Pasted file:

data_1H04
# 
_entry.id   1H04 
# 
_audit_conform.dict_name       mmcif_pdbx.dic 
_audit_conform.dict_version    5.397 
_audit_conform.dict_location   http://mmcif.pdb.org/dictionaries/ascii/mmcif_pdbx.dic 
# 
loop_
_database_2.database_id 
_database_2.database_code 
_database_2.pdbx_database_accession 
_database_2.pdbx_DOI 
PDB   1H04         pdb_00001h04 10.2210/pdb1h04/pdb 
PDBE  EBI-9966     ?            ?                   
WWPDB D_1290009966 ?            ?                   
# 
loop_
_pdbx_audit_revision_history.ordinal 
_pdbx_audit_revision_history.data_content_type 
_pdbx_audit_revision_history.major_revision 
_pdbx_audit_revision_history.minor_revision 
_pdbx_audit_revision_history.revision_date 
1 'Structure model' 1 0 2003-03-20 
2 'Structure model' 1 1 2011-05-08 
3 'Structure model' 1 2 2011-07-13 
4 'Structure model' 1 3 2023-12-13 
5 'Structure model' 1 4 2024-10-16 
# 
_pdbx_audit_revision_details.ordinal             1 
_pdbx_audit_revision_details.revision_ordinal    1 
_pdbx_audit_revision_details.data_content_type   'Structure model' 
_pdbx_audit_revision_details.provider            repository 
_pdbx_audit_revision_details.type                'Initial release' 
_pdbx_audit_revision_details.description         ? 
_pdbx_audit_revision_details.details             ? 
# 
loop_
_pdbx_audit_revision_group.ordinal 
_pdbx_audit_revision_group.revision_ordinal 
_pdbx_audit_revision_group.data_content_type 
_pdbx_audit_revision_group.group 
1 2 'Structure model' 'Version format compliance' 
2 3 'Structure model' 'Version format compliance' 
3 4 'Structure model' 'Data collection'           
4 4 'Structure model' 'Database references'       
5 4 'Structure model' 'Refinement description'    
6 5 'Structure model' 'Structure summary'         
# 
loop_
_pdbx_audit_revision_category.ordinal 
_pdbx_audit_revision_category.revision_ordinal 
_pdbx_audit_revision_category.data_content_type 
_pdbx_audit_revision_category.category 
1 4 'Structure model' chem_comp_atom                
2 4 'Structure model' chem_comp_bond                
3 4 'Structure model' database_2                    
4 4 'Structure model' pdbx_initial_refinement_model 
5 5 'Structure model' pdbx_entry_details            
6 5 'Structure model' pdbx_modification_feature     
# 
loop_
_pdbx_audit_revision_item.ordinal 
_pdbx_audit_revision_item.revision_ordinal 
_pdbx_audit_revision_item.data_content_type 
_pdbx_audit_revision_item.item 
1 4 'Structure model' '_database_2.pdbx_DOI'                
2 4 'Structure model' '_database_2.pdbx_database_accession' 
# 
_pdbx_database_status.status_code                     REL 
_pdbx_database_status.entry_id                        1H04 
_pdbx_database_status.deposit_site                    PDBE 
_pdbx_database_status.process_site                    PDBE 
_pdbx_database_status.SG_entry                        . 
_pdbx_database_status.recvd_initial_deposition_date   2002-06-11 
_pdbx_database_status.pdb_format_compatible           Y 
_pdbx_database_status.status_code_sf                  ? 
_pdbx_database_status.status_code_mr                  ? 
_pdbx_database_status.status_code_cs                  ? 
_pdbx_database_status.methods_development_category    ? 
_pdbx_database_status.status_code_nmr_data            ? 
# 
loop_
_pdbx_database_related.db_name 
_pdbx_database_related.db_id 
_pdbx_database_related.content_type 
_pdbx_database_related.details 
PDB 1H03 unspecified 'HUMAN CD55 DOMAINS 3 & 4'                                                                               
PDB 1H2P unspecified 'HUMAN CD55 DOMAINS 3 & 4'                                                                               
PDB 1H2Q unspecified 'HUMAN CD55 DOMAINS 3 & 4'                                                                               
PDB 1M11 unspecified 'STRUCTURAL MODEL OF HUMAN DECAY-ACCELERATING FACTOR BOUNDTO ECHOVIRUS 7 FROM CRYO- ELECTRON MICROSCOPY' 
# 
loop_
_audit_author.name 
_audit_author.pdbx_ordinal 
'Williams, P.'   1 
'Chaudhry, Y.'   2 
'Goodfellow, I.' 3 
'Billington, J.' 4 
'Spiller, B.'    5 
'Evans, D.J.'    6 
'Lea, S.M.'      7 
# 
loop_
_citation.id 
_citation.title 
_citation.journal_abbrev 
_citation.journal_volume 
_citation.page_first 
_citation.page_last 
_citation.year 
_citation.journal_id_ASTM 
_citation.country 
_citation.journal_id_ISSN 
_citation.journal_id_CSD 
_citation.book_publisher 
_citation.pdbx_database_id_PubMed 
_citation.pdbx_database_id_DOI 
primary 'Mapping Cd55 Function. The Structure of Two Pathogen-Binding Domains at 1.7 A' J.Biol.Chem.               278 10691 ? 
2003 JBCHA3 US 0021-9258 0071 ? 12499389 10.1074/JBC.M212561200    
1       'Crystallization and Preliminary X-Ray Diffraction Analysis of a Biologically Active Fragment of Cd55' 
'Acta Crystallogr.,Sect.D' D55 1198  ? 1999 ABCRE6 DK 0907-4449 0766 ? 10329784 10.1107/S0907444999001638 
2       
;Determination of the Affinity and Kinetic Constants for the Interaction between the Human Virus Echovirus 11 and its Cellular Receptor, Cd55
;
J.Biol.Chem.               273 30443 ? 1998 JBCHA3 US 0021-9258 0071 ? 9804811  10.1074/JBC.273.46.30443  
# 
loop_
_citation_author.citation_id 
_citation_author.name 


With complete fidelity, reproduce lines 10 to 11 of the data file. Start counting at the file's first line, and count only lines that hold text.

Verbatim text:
_database_2.database_id 
_database_2.database_code 